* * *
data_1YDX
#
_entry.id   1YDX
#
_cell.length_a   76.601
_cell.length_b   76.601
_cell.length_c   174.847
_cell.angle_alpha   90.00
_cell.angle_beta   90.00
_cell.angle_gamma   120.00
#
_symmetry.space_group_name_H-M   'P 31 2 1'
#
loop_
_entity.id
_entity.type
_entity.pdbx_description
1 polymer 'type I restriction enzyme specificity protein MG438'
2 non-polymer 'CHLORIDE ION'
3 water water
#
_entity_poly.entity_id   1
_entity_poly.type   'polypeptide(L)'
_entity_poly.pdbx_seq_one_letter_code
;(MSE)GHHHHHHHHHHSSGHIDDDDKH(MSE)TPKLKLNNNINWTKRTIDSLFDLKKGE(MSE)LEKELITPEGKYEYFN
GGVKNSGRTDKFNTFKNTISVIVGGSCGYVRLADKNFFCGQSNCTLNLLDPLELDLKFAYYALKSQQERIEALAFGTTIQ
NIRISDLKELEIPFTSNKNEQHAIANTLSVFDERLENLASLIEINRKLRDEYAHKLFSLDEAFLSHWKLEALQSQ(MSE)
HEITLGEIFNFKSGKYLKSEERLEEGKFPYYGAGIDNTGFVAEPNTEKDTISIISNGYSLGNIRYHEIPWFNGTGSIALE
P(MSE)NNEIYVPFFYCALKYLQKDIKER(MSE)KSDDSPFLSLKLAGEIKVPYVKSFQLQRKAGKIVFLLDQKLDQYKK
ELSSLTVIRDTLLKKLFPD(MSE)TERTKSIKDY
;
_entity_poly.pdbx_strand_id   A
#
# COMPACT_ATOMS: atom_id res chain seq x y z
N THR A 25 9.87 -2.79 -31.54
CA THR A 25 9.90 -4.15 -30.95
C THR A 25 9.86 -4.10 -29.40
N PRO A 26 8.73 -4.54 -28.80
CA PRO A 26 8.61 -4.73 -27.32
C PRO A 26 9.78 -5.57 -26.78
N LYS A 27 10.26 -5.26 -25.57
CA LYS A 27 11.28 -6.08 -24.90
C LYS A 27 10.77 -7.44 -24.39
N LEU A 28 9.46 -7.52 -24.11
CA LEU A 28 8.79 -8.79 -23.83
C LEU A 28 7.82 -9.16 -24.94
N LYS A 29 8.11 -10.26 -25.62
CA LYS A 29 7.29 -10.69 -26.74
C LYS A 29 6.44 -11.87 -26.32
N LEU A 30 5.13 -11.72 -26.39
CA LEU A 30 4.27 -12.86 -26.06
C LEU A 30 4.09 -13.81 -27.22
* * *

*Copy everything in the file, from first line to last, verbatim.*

data_1YDX
#
_entry.id   1YDX
#
_cell.length_a   76.601
_cell.length_b   76.601
_cell.length_c   174.847
_cell.angle_alpha   90.00
_cell.angle_beta   90.00
_cell.angle_gamma   120.00
#
_symmetry.space_group_name_H-M   'P 31 2 1'
#
loop_
_entity.id
_entity.type
_entity.pdbx_description
1 polymer 'type I restriction enzyme specificity protein MG438'
2 non-polymer 'CHLORIDE ION'
3 water water
#
_entity_poly.entity_id   1
_entity_poly.type   'polypeptide(L)'
_entity_poly.pdbx_seq_one_letter_code
;(MSE)GHHHHHHHHHHSSGHIDDDDKH(MSE)TPKLKLNNNINWTKRTIDSLFDLKKGE(MSE)LEKELITPEGKYEYFN
GGVKNSGRTDKFNTFKNTISVIVGGSCGYVRLADKNFFCGQSNCTLNLLDPLELDLKFAYYALKSQQERIEALAFGTTIQ
NIRISDLKELEIPFTSNKNEQHAIANTLSVFDERLENLASLIEINRKLRDEYAHKLFSLDEAFLSHWKLEALQSQ(MSE)
HEITLGEIFNFKSGKYLKSEERLEEGKFPYYGAGIDNTGFVAEPNTEKDTISIISNGYSLGNIRYHEIPWFNGTGSIALE
P(MSE)NNEIYVPFFYCALKYLQKDIKER(MSE)KSDDSPFLSLKLAGEIKVPYVKSFQLQRKAGKIVFLLDQKLDQYKK
ELSSLTVIRDTLLKKLFPD(MSE)TERTKSIKDY
;
_entity_poly.pdbx_strand_id   A
#
# COMPACT_ATOMS: atom_id res chain seq x y z
N THR A 25 9.87 -2.79 -31.54
CA THR A 25 9.90 -4.15 -30.95
C THR A 25 9.86 -4.10 -29.40
N PRO A 26 8.73 -4.54 -28.80
CA PRO A 26 8.61 -4.73 -27.32
C PRO A 26 9.78 -5.57 -26.78
N LYS A 27 10.26 -5.26 -25.57
CA LYS A 27 11.28 -6.08 -24.90
C LYS A 27 10.77 -7.44 -24.39
N LEU A 28 9.46 -7.52 -24.11
CA LEU A 28 8.79 -8.79 -23.83
C LEU A 28 7.82 -9.16 -24.94
N LYS A 29 8.11 -10.26 -25.62
CA LYS A 29 7.29 -10.69 -26.74
C LYS A 29 6.44 -11.87 -26.32
N LEU A 30 5.13 -11.72 -26.39
CA LEU A 30 4.27 -12.86 -26.06
C LEU A 30 4.09 -13.81 -27.22